Robert Mangold has been working with Japanese antiques since 1995 with an emphasis on ceramics, Paintings, Armour and Buddhist furniture.
Antique Sculpted Ceramic Image of a Tanuki in Priest Robes
Please refer to our stock # TCR7011 when inquiring.
The tanuki appears in various Japanese folklores as one of the most mischievous animals. With its ability to shape shift, the tanuki often transforms itself into human form or inanimate objects in order to play tricks on people. Here the mischievous trickster dressed as an itinerant priest with his mokugyo prayer drum suspended around his neck looks up at us with big, pleading eyes. It is well sculpted from thick clay, hollow in the center, and decorated with various colors. It is signed Rokuroku-saku on the bottom of the prayer drum, and stands roughly 34 cm (13-1/2 inches) tall and dates from the late 19th to early 20th century. There is a repair to the striker (made to fit in the right paw, see photo closeup), the figure itself is in great condition, enclosed in a period wooden box.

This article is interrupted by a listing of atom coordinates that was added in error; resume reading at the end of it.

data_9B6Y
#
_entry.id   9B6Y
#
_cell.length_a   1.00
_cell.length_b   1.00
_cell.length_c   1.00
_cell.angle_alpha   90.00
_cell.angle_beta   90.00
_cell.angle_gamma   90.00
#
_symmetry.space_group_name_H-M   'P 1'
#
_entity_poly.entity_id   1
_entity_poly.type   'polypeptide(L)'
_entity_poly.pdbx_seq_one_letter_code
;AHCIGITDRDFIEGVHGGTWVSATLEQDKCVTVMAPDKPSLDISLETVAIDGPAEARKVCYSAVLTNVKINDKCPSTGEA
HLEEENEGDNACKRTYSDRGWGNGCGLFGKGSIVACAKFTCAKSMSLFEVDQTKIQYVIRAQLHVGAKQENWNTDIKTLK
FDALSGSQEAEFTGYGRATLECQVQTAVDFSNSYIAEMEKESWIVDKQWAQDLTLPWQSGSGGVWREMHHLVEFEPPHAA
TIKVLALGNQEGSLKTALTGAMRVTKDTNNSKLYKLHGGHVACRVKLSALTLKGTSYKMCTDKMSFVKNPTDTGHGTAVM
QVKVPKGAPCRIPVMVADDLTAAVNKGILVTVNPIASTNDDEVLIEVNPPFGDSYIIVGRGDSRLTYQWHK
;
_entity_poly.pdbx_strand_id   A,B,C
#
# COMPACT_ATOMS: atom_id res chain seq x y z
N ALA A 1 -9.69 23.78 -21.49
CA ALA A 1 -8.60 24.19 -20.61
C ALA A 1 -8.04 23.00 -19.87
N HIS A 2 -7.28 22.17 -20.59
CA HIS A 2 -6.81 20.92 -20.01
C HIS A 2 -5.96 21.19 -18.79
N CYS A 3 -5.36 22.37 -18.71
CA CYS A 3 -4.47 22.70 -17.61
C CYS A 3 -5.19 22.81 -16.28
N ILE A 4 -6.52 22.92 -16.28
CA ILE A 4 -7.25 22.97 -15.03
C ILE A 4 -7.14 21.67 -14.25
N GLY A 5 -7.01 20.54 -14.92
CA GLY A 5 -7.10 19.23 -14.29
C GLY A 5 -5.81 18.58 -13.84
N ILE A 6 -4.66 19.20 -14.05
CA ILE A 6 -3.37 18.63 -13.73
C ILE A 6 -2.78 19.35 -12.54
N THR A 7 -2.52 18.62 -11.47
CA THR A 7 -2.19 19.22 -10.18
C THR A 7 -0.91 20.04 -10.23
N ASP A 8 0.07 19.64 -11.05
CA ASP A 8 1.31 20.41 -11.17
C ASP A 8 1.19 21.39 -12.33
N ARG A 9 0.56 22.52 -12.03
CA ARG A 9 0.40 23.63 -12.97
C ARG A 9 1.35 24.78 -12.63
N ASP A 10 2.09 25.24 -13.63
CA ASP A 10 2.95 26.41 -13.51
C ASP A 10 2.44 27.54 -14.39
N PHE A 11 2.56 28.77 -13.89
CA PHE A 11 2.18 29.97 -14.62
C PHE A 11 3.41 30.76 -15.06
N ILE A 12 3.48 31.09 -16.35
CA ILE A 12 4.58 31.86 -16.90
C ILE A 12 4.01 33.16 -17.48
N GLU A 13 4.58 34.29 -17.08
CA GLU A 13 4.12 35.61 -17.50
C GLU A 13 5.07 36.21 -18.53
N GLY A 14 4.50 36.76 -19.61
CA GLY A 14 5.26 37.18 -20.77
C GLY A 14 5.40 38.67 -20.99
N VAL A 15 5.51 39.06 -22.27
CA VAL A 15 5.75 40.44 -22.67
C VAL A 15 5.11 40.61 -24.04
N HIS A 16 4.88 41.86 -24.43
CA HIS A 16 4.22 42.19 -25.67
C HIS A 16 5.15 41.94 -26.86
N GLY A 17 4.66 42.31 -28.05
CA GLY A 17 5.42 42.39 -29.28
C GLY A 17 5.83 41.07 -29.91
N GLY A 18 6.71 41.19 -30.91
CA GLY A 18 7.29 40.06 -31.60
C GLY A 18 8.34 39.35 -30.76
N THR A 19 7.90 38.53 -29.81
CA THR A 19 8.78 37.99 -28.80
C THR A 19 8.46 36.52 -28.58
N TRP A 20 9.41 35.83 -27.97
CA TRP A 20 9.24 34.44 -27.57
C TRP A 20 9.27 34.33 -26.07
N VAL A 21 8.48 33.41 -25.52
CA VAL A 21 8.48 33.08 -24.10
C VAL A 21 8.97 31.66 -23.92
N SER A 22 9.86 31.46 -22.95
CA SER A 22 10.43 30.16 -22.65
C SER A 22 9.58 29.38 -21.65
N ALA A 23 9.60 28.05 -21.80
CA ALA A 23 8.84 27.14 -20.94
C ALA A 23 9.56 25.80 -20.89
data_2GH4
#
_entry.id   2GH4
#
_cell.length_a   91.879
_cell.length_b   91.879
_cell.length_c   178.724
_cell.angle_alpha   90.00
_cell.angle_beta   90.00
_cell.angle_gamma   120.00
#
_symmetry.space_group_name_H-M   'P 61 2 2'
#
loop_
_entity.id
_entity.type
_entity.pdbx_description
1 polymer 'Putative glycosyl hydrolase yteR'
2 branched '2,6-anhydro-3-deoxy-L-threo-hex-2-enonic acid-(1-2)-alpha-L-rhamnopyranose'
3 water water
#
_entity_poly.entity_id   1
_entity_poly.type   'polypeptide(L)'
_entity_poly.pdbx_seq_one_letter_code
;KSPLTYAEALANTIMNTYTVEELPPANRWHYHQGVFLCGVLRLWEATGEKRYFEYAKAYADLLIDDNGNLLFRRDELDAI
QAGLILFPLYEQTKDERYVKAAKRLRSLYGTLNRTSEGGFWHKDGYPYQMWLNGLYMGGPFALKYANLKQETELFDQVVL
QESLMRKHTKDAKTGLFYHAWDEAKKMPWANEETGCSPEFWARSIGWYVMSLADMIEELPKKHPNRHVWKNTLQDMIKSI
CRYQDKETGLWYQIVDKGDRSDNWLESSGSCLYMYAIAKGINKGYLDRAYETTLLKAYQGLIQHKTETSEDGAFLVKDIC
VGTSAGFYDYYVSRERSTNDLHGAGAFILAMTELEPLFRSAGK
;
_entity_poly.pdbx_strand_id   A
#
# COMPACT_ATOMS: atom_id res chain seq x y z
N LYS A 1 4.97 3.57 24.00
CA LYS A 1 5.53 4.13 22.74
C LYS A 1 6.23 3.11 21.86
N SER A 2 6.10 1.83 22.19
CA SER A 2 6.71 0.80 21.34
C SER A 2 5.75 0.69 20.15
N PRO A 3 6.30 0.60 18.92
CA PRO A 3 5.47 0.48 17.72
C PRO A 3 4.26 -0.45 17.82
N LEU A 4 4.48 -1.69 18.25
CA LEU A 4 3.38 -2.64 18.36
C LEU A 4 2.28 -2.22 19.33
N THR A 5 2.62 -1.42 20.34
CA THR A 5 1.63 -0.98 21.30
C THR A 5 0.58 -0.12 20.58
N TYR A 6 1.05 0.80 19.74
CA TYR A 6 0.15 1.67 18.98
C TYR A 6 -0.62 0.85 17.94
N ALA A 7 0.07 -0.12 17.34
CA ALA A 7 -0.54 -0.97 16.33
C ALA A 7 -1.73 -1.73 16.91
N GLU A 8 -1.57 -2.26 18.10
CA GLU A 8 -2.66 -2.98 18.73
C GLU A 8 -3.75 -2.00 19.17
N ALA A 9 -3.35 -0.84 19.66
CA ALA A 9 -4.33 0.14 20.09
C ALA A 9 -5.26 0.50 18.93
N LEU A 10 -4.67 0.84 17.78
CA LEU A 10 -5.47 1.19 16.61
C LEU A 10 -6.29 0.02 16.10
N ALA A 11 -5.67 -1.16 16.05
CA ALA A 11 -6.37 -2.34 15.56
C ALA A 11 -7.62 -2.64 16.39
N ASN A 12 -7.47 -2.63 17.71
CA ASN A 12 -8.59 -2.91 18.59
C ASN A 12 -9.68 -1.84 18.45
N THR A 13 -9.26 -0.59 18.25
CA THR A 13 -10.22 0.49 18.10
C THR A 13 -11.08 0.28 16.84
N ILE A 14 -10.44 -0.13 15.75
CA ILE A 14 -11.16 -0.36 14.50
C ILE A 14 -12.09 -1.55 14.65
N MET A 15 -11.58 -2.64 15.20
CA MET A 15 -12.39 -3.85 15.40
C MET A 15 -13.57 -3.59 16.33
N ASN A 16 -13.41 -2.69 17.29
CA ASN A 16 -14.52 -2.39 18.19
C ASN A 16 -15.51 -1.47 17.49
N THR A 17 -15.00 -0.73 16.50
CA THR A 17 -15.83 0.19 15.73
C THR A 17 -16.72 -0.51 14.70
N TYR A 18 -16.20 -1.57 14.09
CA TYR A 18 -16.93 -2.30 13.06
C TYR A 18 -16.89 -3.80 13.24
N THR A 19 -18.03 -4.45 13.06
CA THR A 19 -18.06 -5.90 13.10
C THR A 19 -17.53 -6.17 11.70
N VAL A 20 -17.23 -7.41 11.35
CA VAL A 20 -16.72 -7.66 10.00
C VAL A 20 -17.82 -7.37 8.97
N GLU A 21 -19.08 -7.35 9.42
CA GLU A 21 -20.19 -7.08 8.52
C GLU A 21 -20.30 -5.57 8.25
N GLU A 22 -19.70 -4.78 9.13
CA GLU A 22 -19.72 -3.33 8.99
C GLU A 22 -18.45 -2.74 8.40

The fox and or Tanuki are often depicted ironically in the robes of a priest, nun or old woman.
For a similar image of a fox from this era see the scroll by Eiraku Hozen in the Metropolitan Museum of Art New York of the same theme with the inscription: Beware of those who have renounced the world although they wear the robes of priests at heart they are foxes still, or the Indianapolis Museum of Arts scroll painted by Nakahara Nantenbo bearing the inscription: Don’t allow yourself to be fooled. This priest, bobbing through life, even though he wears robes he is still a fox.
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